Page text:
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Why Worship Leaders Should Be Committed to Discipleship


People don’t become like Jesus because of great worship sets. A worship leader must be as committed to the discipleship enterprise of a local church as any other pastoral leader, paid or volunteer.

We do not have the luxury of just doing our musical part, then leaving discipleship – the formation of people into Christ-likeness – to others.

We all play our part, but our part is one element in a larger spiritual task among our brothers and sisters. People don’t become like Jesus because of great worship sets, they do so through discipleship.

They become like Jesus because great worship sets are integrated into a broader discipleship process that is helping individual Christians experience the Father’s love, make Spirit-discerned decisions, embody Christ’s character in their homes, relationships, and workplaces, and learn a way of being human that confronts the powers of the age.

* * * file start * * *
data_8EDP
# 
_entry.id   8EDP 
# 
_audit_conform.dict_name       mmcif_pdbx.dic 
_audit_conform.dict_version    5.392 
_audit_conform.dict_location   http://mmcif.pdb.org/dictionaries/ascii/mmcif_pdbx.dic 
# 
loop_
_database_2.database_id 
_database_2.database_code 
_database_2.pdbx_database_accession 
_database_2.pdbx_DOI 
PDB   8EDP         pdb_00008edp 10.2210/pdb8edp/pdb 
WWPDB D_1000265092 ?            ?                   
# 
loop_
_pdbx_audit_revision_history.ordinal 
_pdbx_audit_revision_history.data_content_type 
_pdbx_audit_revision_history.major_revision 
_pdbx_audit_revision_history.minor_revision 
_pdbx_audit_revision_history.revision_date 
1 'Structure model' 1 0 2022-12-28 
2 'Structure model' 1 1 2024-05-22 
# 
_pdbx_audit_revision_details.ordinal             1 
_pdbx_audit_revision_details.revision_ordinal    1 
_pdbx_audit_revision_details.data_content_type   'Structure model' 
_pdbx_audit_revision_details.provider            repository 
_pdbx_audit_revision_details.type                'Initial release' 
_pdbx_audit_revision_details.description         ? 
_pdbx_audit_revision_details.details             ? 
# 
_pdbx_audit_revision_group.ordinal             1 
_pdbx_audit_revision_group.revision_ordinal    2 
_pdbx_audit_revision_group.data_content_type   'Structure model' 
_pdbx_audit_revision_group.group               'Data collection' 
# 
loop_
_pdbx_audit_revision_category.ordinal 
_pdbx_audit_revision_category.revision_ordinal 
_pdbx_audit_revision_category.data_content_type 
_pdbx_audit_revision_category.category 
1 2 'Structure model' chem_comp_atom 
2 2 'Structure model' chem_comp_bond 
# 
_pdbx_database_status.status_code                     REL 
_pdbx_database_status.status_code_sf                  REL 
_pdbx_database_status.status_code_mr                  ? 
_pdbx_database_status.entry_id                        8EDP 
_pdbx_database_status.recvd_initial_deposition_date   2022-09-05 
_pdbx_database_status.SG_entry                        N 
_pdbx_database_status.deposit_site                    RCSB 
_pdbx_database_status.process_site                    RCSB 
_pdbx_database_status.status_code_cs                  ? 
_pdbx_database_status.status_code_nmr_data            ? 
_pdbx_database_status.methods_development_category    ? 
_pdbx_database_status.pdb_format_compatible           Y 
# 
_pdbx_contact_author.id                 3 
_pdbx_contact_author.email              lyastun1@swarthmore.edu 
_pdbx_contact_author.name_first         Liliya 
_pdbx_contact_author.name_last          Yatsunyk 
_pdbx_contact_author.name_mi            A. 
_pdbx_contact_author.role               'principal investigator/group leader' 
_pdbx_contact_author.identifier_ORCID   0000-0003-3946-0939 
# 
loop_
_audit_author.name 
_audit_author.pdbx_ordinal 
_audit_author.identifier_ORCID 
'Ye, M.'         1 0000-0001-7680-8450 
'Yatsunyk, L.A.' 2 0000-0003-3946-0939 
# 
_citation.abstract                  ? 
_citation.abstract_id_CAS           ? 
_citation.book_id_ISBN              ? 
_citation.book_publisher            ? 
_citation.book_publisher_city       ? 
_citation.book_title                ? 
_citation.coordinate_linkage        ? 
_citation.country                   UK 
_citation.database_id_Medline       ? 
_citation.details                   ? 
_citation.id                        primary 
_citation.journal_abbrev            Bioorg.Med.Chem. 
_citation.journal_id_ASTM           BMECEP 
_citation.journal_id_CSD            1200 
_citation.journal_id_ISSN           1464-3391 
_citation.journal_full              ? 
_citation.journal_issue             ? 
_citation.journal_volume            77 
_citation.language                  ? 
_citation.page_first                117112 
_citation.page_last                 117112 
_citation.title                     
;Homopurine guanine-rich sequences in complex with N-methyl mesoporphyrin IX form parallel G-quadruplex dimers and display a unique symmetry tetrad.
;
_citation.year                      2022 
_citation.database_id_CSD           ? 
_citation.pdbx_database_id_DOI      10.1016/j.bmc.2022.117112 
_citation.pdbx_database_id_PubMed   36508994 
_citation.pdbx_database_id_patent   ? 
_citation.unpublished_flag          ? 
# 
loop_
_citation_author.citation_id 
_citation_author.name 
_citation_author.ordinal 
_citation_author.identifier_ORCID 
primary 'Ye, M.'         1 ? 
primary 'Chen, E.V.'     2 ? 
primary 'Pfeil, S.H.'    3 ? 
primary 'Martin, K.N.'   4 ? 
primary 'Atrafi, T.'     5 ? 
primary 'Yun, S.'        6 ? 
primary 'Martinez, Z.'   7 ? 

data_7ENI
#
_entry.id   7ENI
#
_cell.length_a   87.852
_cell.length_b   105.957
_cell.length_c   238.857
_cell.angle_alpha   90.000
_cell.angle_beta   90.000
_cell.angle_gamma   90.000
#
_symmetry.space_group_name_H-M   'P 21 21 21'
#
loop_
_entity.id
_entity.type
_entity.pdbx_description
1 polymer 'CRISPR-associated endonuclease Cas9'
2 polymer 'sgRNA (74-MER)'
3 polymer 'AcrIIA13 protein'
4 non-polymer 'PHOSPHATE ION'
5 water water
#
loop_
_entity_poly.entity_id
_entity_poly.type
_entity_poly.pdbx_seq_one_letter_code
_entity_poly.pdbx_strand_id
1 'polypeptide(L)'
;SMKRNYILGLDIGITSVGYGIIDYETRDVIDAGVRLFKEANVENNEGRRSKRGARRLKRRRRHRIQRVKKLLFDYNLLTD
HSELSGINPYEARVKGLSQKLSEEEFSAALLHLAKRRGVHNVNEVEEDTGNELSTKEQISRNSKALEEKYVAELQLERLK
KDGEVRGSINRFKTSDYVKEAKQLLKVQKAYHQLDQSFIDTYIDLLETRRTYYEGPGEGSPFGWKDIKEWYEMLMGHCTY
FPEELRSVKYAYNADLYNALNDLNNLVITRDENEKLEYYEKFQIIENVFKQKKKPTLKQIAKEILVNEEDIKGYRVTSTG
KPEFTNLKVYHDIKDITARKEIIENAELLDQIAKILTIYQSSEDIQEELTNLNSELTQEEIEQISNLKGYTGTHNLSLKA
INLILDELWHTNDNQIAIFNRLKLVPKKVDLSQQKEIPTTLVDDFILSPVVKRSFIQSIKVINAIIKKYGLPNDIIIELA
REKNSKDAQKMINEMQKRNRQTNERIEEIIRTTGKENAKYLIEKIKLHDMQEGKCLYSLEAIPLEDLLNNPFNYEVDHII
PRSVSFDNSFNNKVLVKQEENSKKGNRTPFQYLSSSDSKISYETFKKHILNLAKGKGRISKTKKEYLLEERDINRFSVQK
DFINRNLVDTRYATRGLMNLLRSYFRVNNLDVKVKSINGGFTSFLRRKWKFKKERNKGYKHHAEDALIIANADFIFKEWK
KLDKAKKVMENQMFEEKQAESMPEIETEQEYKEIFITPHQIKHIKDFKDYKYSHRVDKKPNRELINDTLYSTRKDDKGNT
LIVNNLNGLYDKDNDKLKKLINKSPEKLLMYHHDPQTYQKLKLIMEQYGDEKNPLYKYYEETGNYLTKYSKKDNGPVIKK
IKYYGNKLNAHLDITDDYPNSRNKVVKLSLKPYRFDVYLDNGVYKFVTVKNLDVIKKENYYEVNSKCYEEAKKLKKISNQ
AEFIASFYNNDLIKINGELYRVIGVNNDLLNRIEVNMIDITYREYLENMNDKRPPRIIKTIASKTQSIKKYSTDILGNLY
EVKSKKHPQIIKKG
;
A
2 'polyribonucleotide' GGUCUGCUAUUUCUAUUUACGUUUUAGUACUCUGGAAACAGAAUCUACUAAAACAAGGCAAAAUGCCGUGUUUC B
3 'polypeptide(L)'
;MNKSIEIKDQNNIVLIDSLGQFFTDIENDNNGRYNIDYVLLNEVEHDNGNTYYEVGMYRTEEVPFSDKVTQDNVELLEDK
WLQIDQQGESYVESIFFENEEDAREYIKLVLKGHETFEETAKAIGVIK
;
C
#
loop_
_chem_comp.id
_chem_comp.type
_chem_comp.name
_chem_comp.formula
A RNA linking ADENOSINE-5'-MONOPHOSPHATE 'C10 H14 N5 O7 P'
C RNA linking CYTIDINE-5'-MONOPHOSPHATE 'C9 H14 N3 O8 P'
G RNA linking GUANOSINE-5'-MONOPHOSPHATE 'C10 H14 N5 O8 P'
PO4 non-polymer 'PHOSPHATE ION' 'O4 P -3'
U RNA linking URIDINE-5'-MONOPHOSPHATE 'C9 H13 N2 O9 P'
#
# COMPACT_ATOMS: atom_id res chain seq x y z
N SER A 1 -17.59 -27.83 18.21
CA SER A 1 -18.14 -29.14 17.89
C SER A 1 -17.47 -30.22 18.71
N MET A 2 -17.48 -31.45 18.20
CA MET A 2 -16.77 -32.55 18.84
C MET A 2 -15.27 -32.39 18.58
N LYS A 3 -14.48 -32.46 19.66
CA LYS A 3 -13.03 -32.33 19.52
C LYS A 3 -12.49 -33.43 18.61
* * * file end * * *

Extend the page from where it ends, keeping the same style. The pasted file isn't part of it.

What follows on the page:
“We today suffer from the unexamined notion that the more recent something is, the better, or more true it must be.” – Richard Foster

Old things matter. We feel it when we lay our hand on the weathered bark of an old tree, experience the frail but warm embrace of an aging family member, or taste a wine that has taken time to become to the palate what only a fine wine can be.

What has stood the test of time has stood the test of time. The longevity of anything speaks of its durability. When it comes to discipleship practices that can help us “feed on Christ” (John 6:57 – “Just as the living Father sent me and I live because of the Father, so the one who feeds on me will live because of me”) sometimes “old” is the new “new.”

The spiritual practice of the Daily Examen, a pattern of prayer that was formed (I believe by the Holy Spirit) in the heart of Ignatius of Loyola in the early 1500s, is like that for me.

I’ve met with God in a thousand profound moments through many vehicles like songs, communion, relational moments, art exhibits, long walks, and more.

I welcome spontaneity, and have had the privilege of leading many into moments of worship that have surprised me as well as the rest of us in the room.

But I have never so consistently and so profoundly been able to re-orient myself to the love of Christ, in seasons of both deep suffering and inexpressible joy, as I have through the Daily Examen.

In an extended season of chronic health struggles, with the attendant anxieties and inner battles with which such struggles come, it is been my anchor spiritual practice. Sometimes old things are old – and yet are still in our view – for a reason.


This combination of articles on discipleship and worship originally appeared here, and are used by permission.